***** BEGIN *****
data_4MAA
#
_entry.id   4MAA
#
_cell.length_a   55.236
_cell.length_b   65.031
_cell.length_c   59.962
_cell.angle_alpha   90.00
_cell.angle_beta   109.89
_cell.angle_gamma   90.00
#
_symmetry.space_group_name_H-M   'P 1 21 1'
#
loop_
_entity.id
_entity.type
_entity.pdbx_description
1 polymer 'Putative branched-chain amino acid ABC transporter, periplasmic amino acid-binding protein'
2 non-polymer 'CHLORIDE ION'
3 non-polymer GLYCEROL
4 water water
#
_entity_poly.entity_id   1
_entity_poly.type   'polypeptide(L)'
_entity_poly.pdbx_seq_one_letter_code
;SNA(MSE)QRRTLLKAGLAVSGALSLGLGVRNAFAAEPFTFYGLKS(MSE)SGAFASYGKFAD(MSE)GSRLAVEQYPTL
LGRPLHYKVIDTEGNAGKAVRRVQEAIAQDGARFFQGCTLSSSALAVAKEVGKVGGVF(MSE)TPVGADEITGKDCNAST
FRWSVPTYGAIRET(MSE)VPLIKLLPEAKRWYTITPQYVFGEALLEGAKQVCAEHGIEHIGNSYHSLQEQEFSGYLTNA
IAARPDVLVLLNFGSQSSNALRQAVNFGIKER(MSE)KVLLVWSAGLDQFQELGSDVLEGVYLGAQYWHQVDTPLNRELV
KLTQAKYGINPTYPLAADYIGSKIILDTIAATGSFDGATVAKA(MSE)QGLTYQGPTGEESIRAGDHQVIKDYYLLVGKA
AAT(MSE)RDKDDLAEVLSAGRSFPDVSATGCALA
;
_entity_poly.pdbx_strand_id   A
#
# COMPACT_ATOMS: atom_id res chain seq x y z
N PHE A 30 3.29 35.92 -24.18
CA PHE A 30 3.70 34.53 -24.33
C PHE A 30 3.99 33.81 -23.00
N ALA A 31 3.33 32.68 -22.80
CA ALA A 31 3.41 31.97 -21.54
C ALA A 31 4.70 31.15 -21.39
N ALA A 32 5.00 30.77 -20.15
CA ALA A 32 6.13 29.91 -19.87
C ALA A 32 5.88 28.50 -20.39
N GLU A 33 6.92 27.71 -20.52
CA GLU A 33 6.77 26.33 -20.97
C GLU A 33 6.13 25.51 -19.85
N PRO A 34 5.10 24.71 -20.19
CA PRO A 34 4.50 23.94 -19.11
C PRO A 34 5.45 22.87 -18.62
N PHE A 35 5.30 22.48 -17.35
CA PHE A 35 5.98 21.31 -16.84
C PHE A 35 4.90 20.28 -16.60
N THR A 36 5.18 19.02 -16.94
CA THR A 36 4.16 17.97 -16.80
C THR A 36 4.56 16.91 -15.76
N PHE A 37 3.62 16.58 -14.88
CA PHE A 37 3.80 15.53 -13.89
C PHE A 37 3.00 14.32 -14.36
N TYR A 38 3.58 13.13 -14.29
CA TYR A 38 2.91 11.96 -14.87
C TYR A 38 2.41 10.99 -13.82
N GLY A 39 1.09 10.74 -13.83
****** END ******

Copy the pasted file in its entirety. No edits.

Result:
data_4MAA
#
_entry.id   4MAA
#
_cell.length_a   55.236
_cell.length_b   65.031
_cell.length_c   59.962
_cell.angle_alpha   90.00
_cell.angle_beta   109.89
_cell.angle_gamma   90.00
#
_symmetry.space_group_name_H-M   'P 1 21 1'
#
loop_
_entity.id
_entity.type
_entity.pdbx_description
1 polymer 'Putative branched-chain amino acid ABC transporter, periplasmic amino acid-binding protein'
2 non-polymer 'CHLORIDE ION'
3 non-polymer GLYCEROL
4 water water
#
_entity_poly.entity_id   1
_entity_poly.type   'polypeptide(L)'
_entity_poly.pdbx_seq_one_letter_code
;SNA(MSE)QRRTLLKAGLAVSGALSLGLGVRNAFAAEPFTFYGLKS(MSE)SGAFASYGKFAD(MSE)GSRLAVEQYPTL
LGRPLHYKVIDTEGNAGKAVRRVQEAIAQDGARFFQGCTLSSSALAVAKEVGKVGGVF(MSE)TPVGADEITGKDCNAST
FRWSVPTYGAIRET(MSE)VPLIKLLPEAKRWYTITPQYVFGEALLEGAKQVCAEHGIEHIGNSYHSLQEQEFSGYLTNA
IAARPDVLVLLNFGSQSSNALRQAVNFGIKER(MSE)KVLLVWSAGLDQFQELGSDVLEGVYLGAQYWHQVDTPLNRELV
KLTQAKYGINPTYPLAADYIGSKIILDTIAATGSFDGATVAKA(MSE)QGLTYQGPTGEESIRAGDHQVIKDYYLLVGKA
AAT(MSE)RDKDDLAEVLSAGRSFPDVSATGCALA
;
_entity_poly.pdbx_strand_id   A
#
# COMPACT_ATOMS: atom_id res chain seq x y z
N PHE A 30 3.29 35.92 -24.18
CA PHE A 30 3.70 34.53 -24.33
C PHE A 30 3.99 33.81 -23.00
N ALA A 31 3.33 32.68 -22.80
CA ALA A 31 3.41 31.97 -21.54
C ALA A 31 4.70 31.15 -21.39
N ALA A 32 5.00 30.77 -20.15
CA ALA A 32 6.13 29.91 -19.87
C ALA A 32 5.88 28.50 -20.39
N GLU A 33 6.92 27.71 -20.52
CA GLU A 33 6.77 26.33 -20.97
C GLU A 33 6.13 25.51 -19.85
N PRO A 34 5.10 24.71 -20.19
CA PRO A 34 4.50 23.94 -19.11
C PRO A 34 5.45 22.87 -18.62
N PHE A 35 5.30 22.48 -17.35
CA PHE A 35 5.98 21.31 -16.84
C PHE A 35 4.90 20.28 -16.60
N THR A 36 5.18 19.02 -16.94
CA THR A 36 4.16 17.97 -16.80
C THR A 36 4.56 16.91 -15.76
N PHE A 37 3.62 16.58 -14.88
CA PHE A 37 3.80 15.53 -13.89
C PHE A 37 3.00 14.32 -14.36
N TYR A 38 3.58 13.13 -14.29
CA TYR A 38 2.91 11.96 -14.87
C TYR A 38 2.41 10.99 -13.82
N GLY A 39 1.09 10.74 -13.83